Today we celebrate the Most Holy Body and Blood of Christ. In Mark’s account of Jesus’ Last Supper the disciples talk to him about his own Passover. Jesus reminds them that eating that meal together pledges them to share the same commitment and fate. While they were at supper, Jesus shockingly altered their ritual prayers. Instead of simply thanking God for the saving actions of the past, Jesus added his own name to the traditional litany of blessing. By doing so, he bade his friends to partake in his own self-giving.
When Jesus took the cup, a blessing cup they were accustomed to sharing, he gave it to them and they all drank of it. After they had drunk, he explained that it was the cup he had promised they would drink with him (Mark 10:39). It was their share in the cross he would take up, the symbol of losing their lives for him and the Gospel in such a way that by losing their life they would be saved. When they drank from that cup they signed a blank check of solidarity with him and his cause. They pledged themselves to full communion with him and he with them. Today we are bidden to ponder Christ’s question, “Can you drink the cup? Do you want this communion with me?” We are tempted to join Jesus’ followers who too easily answer, “Yes! We want to see your glory!” Like the disciples who asked Jesus where they should prepare for him to go through his Passover sacrifice, we facilely thank God for the eucharistic presence. We behave with reverence in our temples and pray, “I am not worthy…but only say the word” before we process to the altar to receive the Eucharist. But Christ doesn’t let his disciples off so easily. After he said, “Take and drink,” he said, “This is my blood of the covenant, which will be shed for many.” That was what they imbibed. That was what they took in so that it could become a part of their inmost self.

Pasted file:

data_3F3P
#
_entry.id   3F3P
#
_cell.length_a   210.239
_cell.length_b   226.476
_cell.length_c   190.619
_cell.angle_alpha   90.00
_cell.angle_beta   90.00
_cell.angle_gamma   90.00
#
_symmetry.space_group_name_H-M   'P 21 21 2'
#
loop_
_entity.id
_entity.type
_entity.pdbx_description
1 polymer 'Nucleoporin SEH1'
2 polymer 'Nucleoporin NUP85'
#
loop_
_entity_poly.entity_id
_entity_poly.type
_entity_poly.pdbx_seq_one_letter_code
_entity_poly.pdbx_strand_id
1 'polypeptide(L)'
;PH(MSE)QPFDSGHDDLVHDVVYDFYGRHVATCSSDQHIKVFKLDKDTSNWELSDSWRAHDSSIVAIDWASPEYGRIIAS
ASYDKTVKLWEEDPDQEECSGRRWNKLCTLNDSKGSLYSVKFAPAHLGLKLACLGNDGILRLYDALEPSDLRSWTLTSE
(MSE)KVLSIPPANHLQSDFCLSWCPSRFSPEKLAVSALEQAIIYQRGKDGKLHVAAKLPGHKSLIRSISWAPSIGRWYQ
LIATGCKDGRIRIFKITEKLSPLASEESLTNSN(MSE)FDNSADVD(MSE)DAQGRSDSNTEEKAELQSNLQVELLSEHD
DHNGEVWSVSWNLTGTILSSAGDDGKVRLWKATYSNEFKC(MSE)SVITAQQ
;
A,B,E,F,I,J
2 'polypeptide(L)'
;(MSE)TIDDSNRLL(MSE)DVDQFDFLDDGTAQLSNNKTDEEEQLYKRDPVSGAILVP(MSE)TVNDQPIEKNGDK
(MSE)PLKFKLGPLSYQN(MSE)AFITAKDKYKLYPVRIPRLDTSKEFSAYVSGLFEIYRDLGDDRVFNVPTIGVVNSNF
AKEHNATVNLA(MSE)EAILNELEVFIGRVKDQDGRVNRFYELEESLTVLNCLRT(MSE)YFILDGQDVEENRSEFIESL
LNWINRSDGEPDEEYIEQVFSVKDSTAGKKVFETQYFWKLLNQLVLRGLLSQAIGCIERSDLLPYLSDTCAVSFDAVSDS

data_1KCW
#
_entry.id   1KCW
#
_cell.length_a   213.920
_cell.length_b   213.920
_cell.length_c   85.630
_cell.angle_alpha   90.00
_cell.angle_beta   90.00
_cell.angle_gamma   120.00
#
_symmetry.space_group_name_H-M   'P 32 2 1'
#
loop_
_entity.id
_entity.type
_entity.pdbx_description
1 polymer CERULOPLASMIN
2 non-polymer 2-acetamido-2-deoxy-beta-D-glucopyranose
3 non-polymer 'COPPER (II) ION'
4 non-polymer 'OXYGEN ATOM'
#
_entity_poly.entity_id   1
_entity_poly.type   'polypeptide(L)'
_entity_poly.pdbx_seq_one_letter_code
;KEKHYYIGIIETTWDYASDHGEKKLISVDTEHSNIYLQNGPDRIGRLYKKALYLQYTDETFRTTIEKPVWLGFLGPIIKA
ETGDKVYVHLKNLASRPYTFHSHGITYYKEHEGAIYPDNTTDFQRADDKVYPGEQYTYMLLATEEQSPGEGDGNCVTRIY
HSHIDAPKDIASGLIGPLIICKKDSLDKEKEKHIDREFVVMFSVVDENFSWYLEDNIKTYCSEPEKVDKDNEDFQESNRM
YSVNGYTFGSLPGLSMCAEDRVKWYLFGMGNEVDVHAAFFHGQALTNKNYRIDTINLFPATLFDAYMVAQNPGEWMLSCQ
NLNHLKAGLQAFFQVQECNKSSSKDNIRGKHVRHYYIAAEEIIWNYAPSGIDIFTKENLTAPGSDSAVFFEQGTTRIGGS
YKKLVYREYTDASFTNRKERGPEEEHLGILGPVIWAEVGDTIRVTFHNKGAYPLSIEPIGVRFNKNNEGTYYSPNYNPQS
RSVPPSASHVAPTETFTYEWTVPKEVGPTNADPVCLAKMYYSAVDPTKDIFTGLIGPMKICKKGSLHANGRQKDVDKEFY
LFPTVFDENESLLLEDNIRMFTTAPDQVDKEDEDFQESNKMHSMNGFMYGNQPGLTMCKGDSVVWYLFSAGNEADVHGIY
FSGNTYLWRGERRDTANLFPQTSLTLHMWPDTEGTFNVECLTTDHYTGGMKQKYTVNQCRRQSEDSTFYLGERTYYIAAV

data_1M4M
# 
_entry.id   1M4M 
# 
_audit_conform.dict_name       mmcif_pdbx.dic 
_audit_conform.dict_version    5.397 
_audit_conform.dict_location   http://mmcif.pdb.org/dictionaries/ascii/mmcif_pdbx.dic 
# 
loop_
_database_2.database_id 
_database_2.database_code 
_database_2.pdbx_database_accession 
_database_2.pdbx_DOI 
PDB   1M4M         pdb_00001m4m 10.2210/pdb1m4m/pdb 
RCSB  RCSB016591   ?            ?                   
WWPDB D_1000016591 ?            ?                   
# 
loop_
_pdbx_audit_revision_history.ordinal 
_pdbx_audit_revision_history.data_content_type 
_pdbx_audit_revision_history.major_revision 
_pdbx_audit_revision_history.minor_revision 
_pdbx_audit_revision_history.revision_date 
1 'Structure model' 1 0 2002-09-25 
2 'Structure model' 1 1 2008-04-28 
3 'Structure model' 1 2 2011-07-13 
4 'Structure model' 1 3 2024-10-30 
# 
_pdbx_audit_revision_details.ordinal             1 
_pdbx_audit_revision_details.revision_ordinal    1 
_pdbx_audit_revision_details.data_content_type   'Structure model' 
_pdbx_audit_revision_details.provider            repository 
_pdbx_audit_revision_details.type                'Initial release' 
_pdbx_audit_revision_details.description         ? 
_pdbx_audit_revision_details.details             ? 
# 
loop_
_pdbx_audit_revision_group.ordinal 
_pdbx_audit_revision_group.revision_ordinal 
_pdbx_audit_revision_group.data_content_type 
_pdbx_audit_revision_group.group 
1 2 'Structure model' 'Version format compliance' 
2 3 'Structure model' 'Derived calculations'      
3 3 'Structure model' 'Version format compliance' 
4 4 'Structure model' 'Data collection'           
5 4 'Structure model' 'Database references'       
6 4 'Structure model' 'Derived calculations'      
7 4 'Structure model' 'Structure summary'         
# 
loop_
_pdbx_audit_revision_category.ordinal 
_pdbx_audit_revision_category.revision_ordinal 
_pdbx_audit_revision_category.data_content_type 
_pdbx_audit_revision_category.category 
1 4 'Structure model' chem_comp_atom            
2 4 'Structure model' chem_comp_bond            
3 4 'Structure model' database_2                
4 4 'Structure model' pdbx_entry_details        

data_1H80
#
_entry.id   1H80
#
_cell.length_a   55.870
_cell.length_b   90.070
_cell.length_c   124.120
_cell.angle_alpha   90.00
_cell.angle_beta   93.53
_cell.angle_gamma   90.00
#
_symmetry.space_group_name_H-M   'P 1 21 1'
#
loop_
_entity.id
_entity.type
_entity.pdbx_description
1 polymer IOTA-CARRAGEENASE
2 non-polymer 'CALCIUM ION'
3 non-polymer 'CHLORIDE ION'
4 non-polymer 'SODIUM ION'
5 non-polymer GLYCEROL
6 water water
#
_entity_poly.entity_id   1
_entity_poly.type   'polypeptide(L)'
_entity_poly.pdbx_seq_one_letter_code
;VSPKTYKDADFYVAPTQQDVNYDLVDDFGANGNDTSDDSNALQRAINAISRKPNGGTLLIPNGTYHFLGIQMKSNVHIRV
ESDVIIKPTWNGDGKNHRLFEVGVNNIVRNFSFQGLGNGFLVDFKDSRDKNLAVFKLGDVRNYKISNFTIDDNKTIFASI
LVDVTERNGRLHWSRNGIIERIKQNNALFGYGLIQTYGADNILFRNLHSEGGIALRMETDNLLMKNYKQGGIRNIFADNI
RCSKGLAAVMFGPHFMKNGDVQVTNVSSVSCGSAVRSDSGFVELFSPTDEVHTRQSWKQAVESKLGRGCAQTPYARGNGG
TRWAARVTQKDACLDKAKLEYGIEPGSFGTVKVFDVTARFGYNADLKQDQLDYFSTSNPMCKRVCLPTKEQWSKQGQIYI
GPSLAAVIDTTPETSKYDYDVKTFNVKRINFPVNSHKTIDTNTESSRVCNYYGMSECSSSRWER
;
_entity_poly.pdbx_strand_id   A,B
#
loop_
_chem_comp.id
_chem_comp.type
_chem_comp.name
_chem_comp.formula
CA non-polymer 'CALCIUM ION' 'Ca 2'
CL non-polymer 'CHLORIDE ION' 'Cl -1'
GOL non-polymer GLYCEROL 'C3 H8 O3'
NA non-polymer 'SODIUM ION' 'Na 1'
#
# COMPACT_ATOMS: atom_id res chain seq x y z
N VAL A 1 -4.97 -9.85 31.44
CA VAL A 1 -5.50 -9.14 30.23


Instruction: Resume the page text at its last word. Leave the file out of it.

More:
When Augustine taught about the Eucharist he offered these time-honored insights:
So now, if you want to understand the body of Christ, listen to the Apostle Paul speaking…”You are the body of Christ, member for member” (1Cor. 12:27).
…You are saying “Amen” to what you are: your response is a personal signature, affirming your faith.
…Be a member of Christ’s body, then, so that your “Amen” may ring true!
When we take our place in the Communion procession, Christ invites us not just to see and touch and taste. He calls us beyond our hymns of praise to where we can truly grasp what he offers and allow it to grasp us.
We cannot allow our marvel at the transformation of bread and wine to obscure how we are called to allow ourselves to be consecrated. Christ present in the Eucharist says to us, “Receive what you are and become what you receive; be flesh and blood given for the life of the world. (Taken from Mary McGlone’s Commentary in Celebration)